A Message from the Board of Education – August 2023
As the new school year gets ready to start, there are many great things happening within Newark City Schools. There have been various camps available for our students, and fall extra-curriculars are already hard at work. Final plans are being put in place for several exciting things that are set to happen when as the school year begins.
One of the more exciting improvements coming down the pike is that Newark City Schools has hired a full time Workforce Development Coordinator to help our students prepare to enter the workforce. Many of our students enter the workforce upon graduation, and the Workforce Development Coordinator will help them prepare to fill the needs of local employers in a number of trades and professions. There is already a shortage of workers in a number of trades, and with the pending arrival of Intel, this situation will only get worse. Newark City Schools is attempting to help our students find areas that they would be interested in working in upon graduation, and to assist them in preparing for these positions. There are a number of grant programs out there to help defray the cost of such a program, and we are already working to tap into these in an attempt to keep the cost of this added service to our students as low as possible.
Newark City Schools, like most districts, is seeing a growing mental health crisis among many of our students. This has been happening for a number of years, and the pandemic certainly added to it. For many students problems in their lives outside of school make school their safe place. In the past, these problems were more prevalent among the junior high and high school students, but over the past few years our elementary students have been displaying an ever growing list of challenges. In response to this, Newark City Schools is entering into a contract with Behavioral Healthcare Partners to place six mental health professionals within our schools. The services these folks will provide will be in addition to, and coordinated with, those provided by our current social workers, linkage coordinators, guidance counselors, student advocates, and others working with our students. There is already one grant in place to help defray the cost of this, and once the state’s next biennial budget is finalized it is hoped that there will be even more funding available.
The Newark City Schools administration and the local police and fire departments continue to work very well together to keep our students safe. We are happy to be adding a second resource officer within the district this coming year. The district will be tapping into some state funding for this, making the cost for two resource officers only slightly more than we have been paying for one officer.
It would be remiss to not mention the issues with busing which Newark City Schools, along with most districts throughout the country, has been facing. We have been working with our current staff and
their representatives to try to find solutions. We have also held job fairs and a “drive a bus” day in an attempt to find new employees. As a result of these efforts, the district currently has a number of folks in training, and hopefully we will see some improvement when the new school year begins.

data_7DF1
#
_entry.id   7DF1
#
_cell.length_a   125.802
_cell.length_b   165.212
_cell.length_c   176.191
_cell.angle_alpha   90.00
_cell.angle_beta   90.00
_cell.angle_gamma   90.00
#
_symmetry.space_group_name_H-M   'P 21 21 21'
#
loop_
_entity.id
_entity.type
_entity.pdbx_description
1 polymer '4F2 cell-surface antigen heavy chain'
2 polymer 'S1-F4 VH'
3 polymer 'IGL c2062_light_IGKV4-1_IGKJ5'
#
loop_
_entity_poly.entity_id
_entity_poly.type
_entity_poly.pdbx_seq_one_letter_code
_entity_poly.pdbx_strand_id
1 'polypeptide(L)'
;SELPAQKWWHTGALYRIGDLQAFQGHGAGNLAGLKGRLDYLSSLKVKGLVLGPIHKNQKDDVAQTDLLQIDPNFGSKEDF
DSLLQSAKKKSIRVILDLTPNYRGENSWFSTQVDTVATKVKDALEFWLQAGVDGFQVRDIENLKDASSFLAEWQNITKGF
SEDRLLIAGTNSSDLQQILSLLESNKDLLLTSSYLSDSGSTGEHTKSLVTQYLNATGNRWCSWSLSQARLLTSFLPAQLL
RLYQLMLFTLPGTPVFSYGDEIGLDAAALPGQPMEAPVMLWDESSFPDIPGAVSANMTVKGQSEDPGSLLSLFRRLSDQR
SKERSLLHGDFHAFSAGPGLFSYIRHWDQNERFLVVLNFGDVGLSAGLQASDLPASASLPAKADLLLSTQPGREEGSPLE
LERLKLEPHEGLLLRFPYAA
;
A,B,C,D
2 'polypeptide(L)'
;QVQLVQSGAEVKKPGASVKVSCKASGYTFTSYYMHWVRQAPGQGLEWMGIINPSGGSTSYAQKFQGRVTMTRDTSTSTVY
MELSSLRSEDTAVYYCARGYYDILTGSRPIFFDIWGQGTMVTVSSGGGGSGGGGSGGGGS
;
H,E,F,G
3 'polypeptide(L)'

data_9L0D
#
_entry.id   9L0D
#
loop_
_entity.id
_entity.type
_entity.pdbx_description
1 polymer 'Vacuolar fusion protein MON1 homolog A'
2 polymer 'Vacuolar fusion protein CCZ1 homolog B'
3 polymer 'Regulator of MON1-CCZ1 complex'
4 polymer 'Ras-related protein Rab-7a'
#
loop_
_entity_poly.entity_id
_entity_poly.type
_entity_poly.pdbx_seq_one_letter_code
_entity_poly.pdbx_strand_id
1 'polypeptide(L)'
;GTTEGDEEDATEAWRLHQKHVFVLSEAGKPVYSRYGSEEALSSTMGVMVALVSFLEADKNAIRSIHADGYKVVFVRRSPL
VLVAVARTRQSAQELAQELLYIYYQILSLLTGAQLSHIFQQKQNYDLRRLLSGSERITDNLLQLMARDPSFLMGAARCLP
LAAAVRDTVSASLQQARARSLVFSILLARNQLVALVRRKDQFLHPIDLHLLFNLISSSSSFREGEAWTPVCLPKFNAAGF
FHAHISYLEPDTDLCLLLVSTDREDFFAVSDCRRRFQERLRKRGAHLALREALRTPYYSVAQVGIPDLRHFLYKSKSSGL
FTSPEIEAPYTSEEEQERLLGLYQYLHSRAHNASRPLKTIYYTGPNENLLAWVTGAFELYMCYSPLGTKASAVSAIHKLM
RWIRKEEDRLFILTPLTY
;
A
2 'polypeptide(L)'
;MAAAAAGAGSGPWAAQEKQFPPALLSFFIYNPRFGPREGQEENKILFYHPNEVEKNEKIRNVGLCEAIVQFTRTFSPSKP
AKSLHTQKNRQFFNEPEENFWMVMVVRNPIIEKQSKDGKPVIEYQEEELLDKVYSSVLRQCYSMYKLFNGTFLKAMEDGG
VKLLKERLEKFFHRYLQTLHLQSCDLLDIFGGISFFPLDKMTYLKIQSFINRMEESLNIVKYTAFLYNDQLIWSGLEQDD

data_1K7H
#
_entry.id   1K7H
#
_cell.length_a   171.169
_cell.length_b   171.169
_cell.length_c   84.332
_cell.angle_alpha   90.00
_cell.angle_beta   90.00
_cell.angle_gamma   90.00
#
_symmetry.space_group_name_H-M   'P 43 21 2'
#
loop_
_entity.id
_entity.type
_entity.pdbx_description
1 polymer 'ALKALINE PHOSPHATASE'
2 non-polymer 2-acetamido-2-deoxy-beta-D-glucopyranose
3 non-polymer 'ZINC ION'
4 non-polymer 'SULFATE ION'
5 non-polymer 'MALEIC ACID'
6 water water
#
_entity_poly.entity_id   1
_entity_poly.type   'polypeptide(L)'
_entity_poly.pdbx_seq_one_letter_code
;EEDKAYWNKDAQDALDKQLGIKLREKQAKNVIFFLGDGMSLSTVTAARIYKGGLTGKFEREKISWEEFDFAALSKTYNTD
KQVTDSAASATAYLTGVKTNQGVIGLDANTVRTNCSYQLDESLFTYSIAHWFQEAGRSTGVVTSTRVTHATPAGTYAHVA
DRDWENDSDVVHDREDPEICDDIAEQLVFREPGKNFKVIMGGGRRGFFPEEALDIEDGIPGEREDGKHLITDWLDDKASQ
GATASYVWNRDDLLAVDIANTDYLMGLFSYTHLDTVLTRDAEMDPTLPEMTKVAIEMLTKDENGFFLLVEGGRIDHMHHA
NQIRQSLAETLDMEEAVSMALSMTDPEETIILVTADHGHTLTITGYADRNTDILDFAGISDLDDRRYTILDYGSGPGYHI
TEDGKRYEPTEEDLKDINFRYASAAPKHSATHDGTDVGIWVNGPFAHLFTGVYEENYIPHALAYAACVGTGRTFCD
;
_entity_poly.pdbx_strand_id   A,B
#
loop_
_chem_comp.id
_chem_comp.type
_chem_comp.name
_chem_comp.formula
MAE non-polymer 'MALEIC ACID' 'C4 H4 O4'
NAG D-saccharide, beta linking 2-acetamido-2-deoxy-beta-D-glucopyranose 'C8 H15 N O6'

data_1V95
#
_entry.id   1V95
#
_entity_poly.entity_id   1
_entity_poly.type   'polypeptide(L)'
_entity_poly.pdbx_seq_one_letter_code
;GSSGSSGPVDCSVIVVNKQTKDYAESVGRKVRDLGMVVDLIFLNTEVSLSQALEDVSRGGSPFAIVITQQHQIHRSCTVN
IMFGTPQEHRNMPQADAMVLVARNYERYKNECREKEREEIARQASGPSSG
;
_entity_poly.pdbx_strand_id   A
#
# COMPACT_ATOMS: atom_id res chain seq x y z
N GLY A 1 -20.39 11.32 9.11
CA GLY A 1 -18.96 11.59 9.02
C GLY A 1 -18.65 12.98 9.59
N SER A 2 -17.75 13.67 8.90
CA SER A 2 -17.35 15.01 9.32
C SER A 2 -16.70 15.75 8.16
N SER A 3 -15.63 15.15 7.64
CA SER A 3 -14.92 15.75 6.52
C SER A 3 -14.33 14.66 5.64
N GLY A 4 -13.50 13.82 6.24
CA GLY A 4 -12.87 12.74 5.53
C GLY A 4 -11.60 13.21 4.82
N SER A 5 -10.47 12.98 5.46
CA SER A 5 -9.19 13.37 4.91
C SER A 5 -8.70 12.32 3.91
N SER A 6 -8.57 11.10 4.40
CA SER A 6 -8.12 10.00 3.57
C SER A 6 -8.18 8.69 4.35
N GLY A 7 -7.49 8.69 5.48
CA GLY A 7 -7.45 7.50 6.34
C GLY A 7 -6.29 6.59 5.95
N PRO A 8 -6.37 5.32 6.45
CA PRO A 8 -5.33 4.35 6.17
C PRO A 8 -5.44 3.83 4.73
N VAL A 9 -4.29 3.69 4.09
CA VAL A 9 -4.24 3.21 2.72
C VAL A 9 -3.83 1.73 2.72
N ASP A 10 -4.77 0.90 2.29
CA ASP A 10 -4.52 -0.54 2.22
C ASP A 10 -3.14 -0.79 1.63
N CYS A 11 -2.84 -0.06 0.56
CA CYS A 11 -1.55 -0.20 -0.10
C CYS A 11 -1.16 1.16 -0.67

One of the biggest challenges Newark City Schools faces is how to best serve our growing special needs student population. A few years ago this group represented 12% of our student population. This past year it was at 24% of the total population. This growth has made it difficult to keep services aligned. During the past few months Superintendent Dave Lewis has been meeting with staff members in this area, and will continue to do so come August to determine how to best provide the services this growing group of students need and deserve.
The item that we probably get the most questions about is the former State Farm building. We are currently leasing approximately one-third of the building to OSUN/COTC while they refurbish Founders Hall. A number of rooms are being used as meeting/training rooms for district staff and others, and the former cafeteria is being utilized for events, including the Citizen of the Month lunches. Meanwhile, work continues on the remodeling to move our digital school, which has outgrown its current location, to this building, as does work on the new preschool facility. By moving our state mandated preschool to this central site it will allow for a more coordinated program and will free up space in the elementary buildings that currently house the preschool, some of which are facing overcrowding problems. It is hoped that both of these groups will be moved into this building by the end of this calendar year. There are more partnerships on the way, as well. We purchased this building at a discounted price in 2021 in hopes that it would prove to be a major asset to the district and community, and at this point it is starting to fulfill that hope.
Some may see all of these exciting projects and ask where the money is coming from. We are proud to say that we just concluded another academic year with a positive cash flow. And our staff is doing an amazing job of obtaining grant monies to help offset the cost of improving the services Newark City Schools provides to our students. As is sometimes said, it’s a great time to be a ‘Cat.
Newark City Schools Board of Education
Tim Carr, President
Tom Bline, Vice President